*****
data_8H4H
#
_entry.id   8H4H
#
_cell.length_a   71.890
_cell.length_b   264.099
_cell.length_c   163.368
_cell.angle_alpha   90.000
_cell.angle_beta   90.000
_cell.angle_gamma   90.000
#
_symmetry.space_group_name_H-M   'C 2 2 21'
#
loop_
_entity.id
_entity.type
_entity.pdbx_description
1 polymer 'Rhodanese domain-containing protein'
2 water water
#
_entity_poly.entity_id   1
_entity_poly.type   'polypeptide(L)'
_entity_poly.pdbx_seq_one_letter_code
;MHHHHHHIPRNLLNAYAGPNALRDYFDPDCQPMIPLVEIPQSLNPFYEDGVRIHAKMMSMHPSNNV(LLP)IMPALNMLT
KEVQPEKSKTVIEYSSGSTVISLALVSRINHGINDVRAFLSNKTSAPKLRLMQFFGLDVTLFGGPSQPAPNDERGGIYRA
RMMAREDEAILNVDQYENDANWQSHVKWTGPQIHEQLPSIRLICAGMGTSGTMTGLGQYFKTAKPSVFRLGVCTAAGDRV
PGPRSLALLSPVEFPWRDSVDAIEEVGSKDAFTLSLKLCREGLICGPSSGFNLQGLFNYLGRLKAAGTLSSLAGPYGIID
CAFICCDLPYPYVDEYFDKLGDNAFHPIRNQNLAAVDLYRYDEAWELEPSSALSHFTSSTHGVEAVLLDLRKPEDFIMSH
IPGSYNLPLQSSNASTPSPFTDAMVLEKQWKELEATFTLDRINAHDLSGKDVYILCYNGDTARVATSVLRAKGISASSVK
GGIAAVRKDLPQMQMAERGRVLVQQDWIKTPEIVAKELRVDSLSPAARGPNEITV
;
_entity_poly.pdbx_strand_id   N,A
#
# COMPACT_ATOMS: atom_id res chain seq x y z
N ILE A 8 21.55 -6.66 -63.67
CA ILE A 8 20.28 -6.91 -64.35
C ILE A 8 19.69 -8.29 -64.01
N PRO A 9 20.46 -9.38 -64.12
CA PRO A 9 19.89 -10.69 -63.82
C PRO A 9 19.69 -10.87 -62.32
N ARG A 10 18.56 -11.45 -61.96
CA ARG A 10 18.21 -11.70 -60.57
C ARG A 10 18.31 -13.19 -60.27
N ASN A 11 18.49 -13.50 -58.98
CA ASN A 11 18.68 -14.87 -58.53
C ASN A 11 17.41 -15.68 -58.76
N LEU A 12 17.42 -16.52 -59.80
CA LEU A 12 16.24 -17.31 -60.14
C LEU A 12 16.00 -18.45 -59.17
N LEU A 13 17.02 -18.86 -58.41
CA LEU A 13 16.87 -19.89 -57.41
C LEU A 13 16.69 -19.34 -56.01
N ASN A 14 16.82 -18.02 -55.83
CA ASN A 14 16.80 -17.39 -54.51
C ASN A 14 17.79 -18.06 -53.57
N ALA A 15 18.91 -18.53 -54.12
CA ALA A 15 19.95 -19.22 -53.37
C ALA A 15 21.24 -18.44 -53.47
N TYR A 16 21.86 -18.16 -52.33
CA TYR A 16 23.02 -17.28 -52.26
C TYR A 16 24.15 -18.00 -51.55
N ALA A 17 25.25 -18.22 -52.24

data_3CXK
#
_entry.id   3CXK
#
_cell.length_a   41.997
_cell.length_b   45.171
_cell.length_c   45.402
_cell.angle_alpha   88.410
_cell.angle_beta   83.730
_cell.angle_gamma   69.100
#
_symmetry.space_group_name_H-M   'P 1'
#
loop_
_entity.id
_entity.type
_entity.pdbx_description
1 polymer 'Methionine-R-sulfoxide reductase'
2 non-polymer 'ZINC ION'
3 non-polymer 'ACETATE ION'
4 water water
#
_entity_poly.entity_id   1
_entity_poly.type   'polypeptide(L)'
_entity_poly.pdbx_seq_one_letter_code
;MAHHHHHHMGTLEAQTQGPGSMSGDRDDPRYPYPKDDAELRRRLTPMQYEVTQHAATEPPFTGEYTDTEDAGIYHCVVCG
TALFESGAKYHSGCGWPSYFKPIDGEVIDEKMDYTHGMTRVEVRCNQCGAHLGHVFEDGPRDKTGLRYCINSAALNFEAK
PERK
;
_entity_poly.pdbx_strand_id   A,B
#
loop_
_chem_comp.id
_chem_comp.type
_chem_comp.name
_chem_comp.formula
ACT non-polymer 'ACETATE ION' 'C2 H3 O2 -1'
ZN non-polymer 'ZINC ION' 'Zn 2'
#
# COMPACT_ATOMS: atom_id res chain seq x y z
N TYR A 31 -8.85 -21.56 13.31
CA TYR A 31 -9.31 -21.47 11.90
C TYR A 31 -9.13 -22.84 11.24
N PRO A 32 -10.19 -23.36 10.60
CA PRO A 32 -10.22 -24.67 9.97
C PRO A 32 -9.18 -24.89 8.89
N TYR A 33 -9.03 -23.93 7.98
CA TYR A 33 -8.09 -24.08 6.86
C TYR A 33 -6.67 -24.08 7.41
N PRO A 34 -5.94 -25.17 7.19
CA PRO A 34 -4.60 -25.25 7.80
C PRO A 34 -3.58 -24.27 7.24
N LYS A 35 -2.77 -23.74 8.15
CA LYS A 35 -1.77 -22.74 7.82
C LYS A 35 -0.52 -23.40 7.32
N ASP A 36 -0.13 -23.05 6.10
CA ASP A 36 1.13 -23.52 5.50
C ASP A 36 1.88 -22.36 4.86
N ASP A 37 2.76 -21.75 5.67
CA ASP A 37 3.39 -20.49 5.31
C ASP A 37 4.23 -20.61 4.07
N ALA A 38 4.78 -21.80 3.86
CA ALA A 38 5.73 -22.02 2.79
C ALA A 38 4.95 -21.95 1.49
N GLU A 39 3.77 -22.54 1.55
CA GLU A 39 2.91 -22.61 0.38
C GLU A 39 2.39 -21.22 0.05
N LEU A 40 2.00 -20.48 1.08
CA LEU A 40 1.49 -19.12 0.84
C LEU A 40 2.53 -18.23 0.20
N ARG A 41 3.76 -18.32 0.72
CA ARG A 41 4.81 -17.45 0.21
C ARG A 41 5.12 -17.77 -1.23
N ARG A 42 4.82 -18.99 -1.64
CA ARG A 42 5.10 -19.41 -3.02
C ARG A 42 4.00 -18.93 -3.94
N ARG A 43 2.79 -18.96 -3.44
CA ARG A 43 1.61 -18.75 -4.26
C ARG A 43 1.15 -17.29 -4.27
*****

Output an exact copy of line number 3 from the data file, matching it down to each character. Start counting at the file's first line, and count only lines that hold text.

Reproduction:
_entry.id   8H4H